A park and a weir at the tip of the Bellagio peninsula looking west towards Menaggio.

Another narrow alleyway opens up onto a view of the lake.

A quiet lakeside cafe

I head south towards Lecco at dusk to capture the image of the road carved from rock. Apologies for the poor lighting. The ever-suffering team orson photographer continues to whine that he can’t work with inferior equipment.

Another ferry approaches Bellagio. The ferry service is quite efficient as I never had to wait more than 15 minutes to catch one. The Italians love for speed is evident in the super cool hydrofoils that ply the lakes.

Disclaimer: team orson regrets having to post these images of rampant hedonism. It is hoped that by publishing these images, we can better understand the mindset of the hedonist.

Sunset over Lake Como from the hotel balcony.

Watching the news, it is evident that an imminent cold front is approaching from northern Europe and bringing rain with it. team orson is forced to make an executive decision and drop down south to a defensive line along the Ligurian coast. The next morning still has blue skies, so we make time for a quick dash eastward via Varese, skirting Lake Varese to the Lake Maggiore ferry crossing at Laveno.

Crossing Lake Maggiore looking towards Verbania on the opposite shore.

Staying ahead of the cold front, we follow the western shore of the lake heading southwards to Arona, before jumping onto la autostrada for a quick 3 hour dash to the Ligurian coast.

The Isola Borromee are a trio of islands that have ornate gardens and palaces built by the Borromee family since the 1650s.

Regarding the Lake District as a motorcycling destination, in all honesty, the roads aren’t conducive to sport riding. The roads are very twisty with lots of traffic and few places to pass, even for a motorcycle. There are few roads inland from the lakes, as the mountain terrain is so steep. Mr. Clooney’s idea of cruising around on a Harley make more sense. If you can’t go fast, you may as well go slow and enjoy the lush views.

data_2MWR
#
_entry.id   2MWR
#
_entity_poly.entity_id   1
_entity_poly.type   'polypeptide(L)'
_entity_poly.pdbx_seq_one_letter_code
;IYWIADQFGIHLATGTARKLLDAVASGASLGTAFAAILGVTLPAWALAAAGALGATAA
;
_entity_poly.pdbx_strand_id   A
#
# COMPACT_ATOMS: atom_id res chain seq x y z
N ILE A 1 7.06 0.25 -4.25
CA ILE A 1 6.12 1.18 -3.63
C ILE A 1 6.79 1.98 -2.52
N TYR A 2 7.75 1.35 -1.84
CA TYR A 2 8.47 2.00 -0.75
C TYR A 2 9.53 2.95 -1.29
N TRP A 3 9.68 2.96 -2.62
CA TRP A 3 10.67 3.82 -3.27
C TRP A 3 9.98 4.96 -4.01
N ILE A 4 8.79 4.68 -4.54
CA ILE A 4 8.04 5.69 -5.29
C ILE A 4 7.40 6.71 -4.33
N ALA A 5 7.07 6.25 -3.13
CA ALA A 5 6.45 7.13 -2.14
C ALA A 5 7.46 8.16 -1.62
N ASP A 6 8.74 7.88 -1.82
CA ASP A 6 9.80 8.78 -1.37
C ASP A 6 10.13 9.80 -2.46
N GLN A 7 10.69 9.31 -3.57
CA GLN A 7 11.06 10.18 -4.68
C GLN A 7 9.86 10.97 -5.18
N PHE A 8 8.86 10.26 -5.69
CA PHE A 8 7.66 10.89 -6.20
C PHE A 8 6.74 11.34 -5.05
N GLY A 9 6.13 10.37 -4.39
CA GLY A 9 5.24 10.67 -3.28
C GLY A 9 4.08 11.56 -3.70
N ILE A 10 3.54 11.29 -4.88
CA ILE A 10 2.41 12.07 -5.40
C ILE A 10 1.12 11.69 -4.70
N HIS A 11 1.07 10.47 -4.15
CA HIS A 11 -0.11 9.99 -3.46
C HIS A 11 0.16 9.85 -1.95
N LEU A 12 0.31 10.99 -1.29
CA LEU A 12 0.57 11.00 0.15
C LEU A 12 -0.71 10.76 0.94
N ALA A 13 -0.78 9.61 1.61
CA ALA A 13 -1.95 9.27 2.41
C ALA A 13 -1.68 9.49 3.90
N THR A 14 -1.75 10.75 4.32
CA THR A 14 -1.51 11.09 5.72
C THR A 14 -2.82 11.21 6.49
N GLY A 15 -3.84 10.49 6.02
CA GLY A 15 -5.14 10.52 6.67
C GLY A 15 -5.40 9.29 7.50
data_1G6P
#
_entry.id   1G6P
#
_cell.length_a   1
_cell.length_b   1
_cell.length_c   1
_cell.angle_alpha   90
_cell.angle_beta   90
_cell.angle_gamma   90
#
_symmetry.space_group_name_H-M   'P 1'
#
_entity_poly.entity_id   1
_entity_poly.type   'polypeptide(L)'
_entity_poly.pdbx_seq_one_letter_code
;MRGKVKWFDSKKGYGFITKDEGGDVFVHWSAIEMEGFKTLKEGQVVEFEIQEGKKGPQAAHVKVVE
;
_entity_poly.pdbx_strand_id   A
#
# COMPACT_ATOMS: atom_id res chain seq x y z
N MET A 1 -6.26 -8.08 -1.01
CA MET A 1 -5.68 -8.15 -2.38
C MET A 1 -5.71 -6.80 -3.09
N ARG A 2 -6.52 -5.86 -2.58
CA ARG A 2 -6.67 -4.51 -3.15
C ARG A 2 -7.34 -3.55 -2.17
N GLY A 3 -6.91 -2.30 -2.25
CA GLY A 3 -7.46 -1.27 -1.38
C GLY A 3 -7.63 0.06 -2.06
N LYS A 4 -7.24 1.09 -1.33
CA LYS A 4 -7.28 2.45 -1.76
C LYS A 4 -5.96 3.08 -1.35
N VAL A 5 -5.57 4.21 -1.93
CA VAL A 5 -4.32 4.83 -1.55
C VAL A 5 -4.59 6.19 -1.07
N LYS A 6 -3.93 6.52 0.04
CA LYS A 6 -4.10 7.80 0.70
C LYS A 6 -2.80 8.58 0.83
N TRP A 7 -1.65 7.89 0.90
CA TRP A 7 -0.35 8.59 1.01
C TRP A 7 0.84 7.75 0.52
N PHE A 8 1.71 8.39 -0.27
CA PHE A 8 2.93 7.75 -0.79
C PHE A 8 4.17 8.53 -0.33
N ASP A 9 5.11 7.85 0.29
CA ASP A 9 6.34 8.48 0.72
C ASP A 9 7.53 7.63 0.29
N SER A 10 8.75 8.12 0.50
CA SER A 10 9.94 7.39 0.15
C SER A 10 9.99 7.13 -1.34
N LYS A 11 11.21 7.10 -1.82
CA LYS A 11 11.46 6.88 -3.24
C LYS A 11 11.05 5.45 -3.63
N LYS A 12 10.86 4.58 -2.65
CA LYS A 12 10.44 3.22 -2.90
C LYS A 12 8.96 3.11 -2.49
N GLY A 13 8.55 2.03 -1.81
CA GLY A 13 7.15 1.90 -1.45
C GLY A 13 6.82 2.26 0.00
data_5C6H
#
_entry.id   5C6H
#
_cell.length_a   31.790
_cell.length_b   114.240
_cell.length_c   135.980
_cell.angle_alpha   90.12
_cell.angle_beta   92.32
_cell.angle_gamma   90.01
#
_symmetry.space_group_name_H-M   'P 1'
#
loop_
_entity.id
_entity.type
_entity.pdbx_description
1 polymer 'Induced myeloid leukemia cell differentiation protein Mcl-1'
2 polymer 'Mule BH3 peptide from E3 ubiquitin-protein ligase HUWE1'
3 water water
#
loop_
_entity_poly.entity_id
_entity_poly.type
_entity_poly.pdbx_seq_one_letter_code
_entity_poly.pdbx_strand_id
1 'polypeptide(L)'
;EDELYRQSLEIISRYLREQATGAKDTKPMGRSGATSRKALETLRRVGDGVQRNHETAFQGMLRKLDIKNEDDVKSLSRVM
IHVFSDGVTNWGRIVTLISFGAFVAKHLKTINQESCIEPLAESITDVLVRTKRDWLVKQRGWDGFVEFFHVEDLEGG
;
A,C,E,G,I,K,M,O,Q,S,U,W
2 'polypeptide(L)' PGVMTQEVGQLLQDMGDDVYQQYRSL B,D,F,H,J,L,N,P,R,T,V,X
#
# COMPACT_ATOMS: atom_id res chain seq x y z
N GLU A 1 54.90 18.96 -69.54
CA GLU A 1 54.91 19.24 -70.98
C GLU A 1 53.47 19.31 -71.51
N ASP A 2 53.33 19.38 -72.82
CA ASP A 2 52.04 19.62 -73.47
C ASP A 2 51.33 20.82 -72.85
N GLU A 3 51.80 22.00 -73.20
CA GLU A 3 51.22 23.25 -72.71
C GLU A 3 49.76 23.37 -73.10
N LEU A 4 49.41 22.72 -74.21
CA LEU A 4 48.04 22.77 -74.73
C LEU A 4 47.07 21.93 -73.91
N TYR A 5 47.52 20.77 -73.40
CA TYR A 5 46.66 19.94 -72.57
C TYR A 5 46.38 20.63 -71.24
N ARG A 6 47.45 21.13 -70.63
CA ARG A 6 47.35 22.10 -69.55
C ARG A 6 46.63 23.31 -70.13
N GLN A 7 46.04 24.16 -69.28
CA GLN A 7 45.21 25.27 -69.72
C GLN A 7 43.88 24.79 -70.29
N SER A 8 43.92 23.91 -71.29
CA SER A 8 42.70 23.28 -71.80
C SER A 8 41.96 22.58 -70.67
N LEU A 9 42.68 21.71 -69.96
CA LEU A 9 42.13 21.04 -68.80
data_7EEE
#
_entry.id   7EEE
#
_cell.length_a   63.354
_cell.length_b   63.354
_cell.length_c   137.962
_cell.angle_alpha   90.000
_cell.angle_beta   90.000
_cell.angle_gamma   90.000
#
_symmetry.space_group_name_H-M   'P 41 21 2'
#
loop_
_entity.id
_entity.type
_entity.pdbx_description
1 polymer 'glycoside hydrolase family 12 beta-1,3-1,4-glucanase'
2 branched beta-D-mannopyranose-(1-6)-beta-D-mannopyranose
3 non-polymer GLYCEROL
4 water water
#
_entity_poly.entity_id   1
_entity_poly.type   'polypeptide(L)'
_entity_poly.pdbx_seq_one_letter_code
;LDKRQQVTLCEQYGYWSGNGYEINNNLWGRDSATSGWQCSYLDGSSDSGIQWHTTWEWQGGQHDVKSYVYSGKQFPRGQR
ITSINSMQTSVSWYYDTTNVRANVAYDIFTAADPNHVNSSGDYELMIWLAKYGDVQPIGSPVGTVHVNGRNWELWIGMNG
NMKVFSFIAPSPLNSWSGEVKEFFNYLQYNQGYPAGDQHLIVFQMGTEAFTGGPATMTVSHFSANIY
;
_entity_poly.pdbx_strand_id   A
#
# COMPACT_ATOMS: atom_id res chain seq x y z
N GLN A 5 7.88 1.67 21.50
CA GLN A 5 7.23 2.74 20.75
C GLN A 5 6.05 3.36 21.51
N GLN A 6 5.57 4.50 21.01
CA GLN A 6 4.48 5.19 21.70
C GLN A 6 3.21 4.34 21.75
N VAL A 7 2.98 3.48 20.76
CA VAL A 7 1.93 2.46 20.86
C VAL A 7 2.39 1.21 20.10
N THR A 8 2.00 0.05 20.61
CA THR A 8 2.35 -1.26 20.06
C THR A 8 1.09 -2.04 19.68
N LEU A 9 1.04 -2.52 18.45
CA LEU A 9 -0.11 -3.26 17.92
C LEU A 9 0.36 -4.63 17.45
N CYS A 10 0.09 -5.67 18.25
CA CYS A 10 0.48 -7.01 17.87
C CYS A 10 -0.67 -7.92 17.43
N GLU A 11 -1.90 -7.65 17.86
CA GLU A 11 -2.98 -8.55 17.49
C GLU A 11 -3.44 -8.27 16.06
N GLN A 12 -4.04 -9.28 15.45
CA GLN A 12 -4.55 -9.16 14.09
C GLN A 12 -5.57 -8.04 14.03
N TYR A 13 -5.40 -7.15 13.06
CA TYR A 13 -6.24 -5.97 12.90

Approaching Genoa on the coast, I find myself tiring of the autostrada and beat a quick exit for a road following the coastline in the hills above Genoa. It turns out to be a fortuitous decision as the road turns out to be a freshly paved supermotard track. Unfortunately it’s a track that contains four-wheeled competitors so care must be taken on blind curves 🙂

I have to say…Gawd, I love Italian riding. Motorcycles can get away with anything short of murder and cops just look the other way 🙂 You pass where you want, when you want and nobody honks at you. Solid white lines are meaningless. There were times when I would fall back into American riding, trundling along behind slower traffic, only to be buzzed by a sweet young thing on her moped.

I’m old enough now where my manhood isn’t threatened by such things. In one town a young thang zipped by me, while waving to a friend she saw. At least she wasn’t texting and waving. I stayed behind her on the narrow road to Portofino. Coming around one corner, we met a bus that took up most of the road, leaving a three foot gap between the bus and a wall of granite. Miss moped didn’t bat an eyelash, kept the throttle pinned and shot the gap between the bus and the wall. I stayed in her mirrors just to preserve my masculinity 🙂

Approaching the coast overlooking the town of Santa Margherita.

I decide to head for the quaint, if touristy village of Portofino and find a hotel that can make a martini. I strike paydirt, scoring a nice hotel near the mouth of the harbor.

The road leading to Portofino.

Last time I visited Portofino was in May of 2002 and I had gotten a bad vibe from the place from the rampant tourism. In October, it was a different story. With the throngs of tourists gone, you could almost squint and imagine what a lovely place it once was.

My plan to escape the rain had worked, as I had awoken to overcast skies, but no rain. After the funfilled supermotard track of the previous day, I decided to head up into the Ligurian hills and explore. I was finally encountering some motorbike worthy roads.

I came away very impressed with the hills around Genoa. I must make it a point to explore this region with more thoroughness 🙂

The final day on the road dawned with cloudy skies yet again, but the clouds had yet to unleash their damp revenge. After a leisurely breakfast with one last dossage of Italian cappuccinos, I head towards Parma across the autumn-hued Appenine range.

Trip route:

[IMG]http://i19.photobucket.com/albums/b173/Orsoni/image_map-7.gif[/IMG]

Mileage: uhmmm…I lost track. Maybe close to 2000 km in 8 days.
Carabinieri encounters: 1
Puckers: 1 (sand in curve)
Bee stings: 0

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Tuscanny, Spring 2007

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Spring 2007

I flew into Milan and grabbed a cab for the Estacione Centrale to catch a train to Parma. Cue picture of Milan’s cavernous train station…

Arriving in Parma after about 2 hours, I grab another quick cab ride to Moto Guareschi. Home base for my Gootsi where they lovingly fondle it and whisper sweet nuthins into its ears to get it to purr contentedly.